Live plants or soft, silk artificial plants are also good hiding places for African dwarf frogs.

4. Light.

African dwarf frogs need regular periods of light and dark to maintain their circadian rhythms, but you don't need expensive UVB or basking lights like the ones reptiles need. Pretty much any standard aquarium light will do. I use LED aquarium lights because they last pretty much forever (I've never had to replace one) and they use almost no electricity.

You may want to use plant lights, however, if you have live plants in the tank. Most "beginner" aquarium plants do well enough on LED light that you don't need special lighting, but some exotic (and expensive) aquarium plants do need special lights. If you consider the plants and aquascaping to be part of your hobby, then you'll probably want to use plant lights. In my case, the plants are in there mainly to help keep the water clean and to give the frogs hiding places, so I don't bother with special plant lights.

5. An aquarium heater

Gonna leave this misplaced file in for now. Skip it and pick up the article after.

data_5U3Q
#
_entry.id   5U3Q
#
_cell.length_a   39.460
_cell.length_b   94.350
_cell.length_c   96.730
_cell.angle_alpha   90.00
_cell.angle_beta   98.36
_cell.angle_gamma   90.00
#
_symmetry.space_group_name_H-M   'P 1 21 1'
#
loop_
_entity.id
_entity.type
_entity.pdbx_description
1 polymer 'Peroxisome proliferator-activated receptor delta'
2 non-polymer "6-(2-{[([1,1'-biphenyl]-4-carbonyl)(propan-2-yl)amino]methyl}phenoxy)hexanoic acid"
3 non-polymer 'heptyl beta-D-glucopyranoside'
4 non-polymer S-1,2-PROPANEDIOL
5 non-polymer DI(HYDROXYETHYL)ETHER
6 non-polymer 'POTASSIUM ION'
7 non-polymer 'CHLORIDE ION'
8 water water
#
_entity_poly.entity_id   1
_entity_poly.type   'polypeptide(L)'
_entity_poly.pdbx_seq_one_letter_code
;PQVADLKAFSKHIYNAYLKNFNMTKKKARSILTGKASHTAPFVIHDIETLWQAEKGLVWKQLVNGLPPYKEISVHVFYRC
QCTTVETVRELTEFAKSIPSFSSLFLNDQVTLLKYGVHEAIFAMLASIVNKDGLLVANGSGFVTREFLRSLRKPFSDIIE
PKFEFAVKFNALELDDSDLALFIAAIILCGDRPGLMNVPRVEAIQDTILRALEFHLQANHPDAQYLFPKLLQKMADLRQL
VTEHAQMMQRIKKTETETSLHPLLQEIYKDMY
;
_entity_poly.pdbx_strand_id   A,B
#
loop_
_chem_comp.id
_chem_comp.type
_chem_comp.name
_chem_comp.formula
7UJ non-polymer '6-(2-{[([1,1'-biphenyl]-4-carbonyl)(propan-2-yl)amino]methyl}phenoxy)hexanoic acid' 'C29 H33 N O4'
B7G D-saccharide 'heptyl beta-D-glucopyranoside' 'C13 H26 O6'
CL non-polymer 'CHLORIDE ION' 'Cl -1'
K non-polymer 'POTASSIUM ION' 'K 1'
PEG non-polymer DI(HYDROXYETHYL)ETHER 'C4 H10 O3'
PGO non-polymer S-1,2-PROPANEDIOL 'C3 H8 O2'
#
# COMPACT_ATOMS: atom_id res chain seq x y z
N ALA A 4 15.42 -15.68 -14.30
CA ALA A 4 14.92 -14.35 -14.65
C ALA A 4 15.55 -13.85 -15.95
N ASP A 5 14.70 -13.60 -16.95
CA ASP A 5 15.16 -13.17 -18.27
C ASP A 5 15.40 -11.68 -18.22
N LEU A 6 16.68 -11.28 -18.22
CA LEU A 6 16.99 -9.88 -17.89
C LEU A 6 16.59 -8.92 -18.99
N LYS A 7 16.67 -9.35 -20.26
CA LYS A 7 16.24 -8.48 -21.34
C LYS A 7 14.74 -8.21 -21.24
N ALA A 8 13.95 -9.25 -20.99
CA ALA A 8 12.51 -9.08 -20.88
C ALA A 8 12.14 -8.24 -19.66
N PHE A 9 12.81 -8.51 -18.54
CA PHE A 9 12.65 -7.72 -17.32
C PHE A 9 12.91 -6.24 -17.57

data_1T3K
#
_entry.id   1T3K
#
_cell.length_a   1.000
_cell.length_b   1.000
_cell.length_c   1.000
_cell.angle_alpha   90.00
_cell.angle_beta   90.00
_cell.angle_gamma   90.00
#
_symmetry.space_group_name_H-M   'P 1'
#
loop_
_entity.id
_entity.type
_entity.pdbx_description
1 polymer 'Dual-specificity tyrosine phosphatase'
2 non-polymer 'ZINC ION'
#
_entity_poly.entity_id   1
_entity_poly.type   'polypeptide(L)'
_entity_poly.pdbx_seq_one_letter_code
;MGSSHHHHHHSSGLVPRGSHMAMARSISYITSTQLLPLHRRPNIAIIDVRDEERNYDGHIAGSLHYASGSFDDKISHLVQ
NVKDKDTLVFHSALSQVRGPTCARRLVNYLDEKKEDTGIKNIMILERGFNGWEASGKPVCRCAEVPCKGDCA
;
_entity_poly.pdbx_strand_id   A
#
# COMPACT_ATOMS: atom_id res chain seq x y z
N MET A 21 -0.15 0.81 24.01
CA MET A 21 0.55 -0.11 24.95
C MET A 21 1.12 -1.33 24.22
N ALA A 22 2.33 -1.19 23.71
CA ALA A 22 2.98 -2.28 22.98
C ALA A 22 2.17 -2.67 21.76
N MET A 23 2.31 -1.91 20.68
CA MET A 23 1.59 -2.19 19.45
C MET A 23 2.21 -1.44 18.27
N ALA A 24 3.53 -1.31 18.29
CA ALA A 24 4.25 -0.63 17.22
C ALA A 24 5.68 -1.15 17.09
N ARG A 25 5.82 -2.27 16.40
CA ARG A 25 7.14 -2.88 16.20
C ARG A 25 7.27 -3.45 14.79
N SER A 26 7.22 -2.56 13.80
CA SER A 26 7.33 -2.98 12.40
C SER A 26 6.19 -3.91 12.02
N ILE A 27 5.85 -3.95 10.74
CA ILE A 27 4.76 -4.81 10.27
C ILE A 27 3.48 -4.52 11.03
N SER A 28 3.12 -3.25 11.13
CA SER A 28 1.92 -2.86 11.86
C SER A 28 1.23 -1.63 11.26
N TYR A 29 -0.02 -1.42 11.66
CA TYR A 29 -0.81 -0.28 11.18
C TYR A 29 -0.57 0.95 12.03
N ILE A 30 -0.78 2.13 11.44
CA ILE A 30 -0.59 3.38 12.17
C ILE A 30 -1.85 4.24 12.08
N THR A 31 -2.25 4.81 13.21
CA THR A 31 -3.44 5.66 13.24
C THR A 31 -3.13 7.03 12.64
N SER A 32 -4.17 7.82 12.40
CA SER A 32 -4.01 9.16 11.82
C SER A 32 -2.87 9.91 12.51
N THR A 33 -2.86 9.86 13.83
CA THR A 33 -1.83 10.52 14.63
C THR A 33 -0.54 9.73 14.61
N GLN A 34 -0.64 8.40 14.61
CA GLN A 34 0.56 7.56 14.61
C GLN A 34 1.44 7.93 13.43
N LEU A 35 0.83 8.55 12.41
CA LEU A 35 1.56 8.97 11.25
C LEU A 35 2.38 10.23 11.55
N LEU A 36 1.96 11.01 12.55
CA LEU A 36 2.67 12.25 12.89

An aquarium heater is almost always necessary. The exception would be if you always keep the room where the frog tank is located at a temperature of about 80 F (26.7 C) or higher. The frogs need a water temperature of no less than 75 F (23.9 C), and they prefer closer to 78 F (25.6 C). In order to maintain those water temperatures based on room temperature, you'd need to keep the room at about 80 F (26.7 C) or warmer, which almost no one does. Unless you're one of those rare exceptions, you need an aquarium heater for your African dwarf frog habitat.

Most aquarium heaters are submersible, which means they're installed inside the tank, in the water. These type of heaters must remain fully submerged in the water or else they will burn out. There are also in-line external heaters that attach to the outflow side of a canister filter or an aquarium pump, outside of the tank, and heat the water as it passes through. They're good if you want to free up space inside the tank or if it's heavily planted. Dense plantings reduce the efficiency of submersible heaters by interfering with water circulation inside the tank.